I forgot to mention that for me, the weekend is Saturday-Monday since I only work Tuesday-Friday. Therefore I am excused for my tardiness in posting my review. ;)
An interesting tidbit about the authors and the creation of this book, before I begin:
Patricia Wrede (who wrote such lovely books as Dealing with Dragons and Searching for Dragons) and Caroline Stevermer (who wrote A College of Magics and River Rats) began this story as a letter game.
The Letter Game is a gloriously fun way to concoct a story, since you write from the perspectives of the characters and further the plot from their letters to each other.
In this Letter Game (which is simply correspondence between cousins in the novel), Kate and Cecilia are bemoaning the fact that one of them is in London (coming out in Society) while the other is in the country. A faint whiff of magic unites them in the purpose of uncovering several secrets revolving around their neighbors.
The story twists and bends and finally intertwines, and all resolves in a highly satisfying conclusion.
I love re-imaginings and alternate histories, and this one did not disappoint. Think Jane Austen (romantic mix-ups, high society, wit and hilarity) and Magic (of the old children's literature type -- Mary Poppins or Bedknobs and Broomsticks). A delightful, charming mix of laugh-out-loud hijinks and capers with a dash of thrilling intrigue, peppered with romance and sorcery.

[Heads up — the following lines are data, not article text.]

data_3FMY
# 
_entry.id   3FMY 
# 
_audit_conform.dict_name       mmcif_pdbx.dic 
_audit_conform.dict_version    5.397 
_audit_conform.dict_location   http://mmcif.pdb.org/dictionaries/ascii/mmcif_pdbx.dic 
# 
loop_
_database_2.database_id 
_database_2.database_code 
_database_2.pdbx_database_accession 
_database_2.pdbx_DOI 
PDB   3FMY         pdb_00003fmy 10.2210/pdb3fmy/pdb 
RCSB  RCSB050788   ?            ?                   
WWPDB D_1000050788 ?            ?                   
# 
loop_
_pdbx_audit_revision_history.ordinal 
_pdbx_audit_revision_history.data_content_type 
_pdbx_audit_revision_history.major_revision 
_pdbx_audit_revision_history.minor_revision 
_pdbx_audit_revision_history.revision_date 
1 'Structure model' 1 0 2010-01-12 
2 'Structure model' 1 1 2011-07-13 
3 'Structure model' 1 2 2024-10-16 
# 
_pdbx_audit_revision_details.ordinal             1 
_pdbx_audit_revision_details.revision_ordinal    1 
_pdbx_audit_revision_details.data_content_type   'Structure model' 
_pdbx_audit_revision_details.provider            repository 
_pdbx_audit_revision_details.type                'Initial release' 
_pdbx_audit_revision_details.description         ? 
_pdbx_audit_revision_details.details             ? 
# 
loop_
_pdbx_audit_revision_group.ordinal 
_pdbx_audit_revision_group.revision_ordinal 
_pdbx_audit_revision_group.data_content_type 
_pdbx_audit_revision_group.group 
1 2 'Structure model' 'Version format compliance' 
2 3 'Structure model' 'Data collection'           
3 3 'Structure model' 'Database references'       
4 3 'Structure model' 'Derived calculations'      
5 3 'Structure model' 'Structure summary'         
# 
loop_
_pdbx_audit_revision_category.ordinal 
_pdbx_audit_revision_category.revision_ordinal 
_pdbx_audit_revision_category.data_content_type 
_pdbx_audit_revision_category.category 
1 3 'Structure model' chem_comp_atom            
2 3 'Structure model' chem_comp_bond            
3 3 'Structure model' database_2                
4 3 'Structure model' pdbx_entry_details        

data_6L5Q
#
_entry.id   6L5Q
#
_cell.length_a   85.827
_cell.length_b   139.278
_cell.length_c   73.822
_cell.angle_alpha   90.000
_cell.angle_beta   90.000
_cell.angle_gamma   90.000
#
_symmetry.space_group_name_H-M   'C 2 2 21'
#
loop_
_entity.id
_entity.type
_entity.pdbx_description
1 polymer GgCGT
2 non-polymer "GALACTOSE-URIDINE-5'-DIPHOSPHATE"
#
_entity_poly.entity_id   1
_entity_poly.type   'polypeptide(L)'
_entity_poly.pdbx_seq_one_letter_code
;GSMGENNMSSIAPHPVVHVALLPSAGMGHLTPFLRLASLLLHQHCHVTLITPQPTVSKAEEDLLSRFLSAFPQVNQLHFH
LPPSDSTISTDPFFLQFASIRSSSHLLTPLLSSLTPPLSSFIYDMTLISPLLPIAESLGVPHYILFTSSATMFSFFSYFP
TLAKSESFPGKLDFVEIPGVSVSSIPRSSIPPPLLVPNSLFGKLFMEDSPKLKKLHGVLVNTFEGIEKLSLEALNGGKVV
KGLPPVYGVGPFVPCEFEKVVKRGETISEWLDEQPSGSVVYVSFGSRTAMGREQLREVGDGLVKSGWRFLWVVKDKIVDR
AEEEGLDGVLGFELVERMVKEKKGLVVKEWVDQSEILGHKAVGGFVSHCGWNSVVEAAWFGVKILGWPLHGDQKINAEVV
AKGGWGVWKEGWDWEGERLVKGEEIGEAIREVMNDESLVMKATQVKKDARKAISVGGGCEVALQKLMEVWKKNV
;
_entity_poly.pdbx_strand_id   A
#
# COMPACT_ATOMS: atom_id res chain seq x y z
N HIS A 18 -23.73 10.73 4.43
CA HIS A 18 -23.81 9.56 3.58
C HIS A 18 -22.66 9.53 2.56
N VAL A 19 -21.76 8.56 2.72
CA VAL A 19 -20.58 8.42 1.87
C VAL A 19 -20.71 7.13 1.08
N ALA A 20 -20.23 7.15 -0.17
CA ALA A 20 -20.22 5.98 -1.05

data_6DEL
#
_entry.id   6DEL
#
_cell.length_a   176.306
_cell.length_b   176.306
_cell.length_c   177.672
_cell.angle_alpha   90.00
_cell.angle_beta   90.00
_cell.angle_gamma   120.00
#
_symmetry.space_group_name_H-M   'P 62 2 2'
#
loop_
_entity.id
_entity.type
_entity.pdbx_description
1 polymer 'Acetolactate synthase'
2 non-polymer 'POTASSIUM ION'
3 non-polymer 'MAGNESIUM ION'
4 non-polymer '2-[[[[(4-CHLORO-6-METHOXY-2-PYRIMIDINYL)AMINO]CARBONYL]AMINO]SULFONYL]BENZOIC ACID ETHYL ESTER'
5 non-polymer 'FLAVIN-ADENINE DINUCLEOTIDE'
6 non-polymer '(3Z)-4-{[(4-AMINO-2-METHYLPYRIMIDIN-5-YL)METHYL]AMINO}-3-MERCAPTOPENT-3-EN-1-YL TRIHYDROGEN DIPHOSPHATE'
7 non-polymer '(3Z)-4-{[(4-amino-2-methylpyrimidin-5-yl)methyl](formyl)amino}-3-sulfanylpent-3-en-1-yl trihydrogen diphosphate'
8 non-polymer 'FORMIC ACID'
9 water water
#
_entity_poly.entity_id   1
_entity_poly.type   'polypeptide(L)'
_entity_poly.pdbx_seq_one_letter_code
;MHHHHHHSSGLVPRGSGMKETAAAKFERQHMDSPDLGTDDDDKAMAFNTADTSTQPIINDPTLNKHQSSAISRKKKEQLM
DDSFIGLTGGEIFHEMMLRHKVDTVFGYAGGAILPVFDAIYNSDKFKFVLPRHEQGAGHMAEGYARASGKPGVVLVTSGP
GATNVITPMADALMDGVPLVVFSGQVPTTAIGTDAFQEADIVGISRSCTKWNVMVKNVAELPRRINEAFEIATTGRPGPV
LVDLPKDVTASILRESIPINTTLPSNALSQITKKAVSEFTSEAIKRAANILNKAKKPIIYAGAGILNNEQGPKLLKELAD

I am thrilled to discover that there are two more books in the series (published in 2004 and 2006) and I intend to beg the library for them in short order.
And just for the fun of it, here's a taste of the epistolary style:
"...I wish Aunt Elizabeth were not so set against my having a Season this year. She is still annoyed about the incident with the goat, and says that to let the pair of us loose on London would ruin us both for good, and spoil Georgy's chances into the bargain. I think this is quite unjust, but there is no persuading her. (I believe the fact that she would have been obliged to share a house with Aunt Charlotte, should she and I have come to London this year, may have contributed to her decision.)"
Isn't that charming? It reminds me (maybe because they chose a similar font) of Joan Aiken at her best -- The Wolves of Willoughby Chase.
Have you read Sorcery & Cecilia? Do these few sentences intrigue you? What alternate history fascinates you?
I'll see you Wednesday for a new weekly segment -- until then!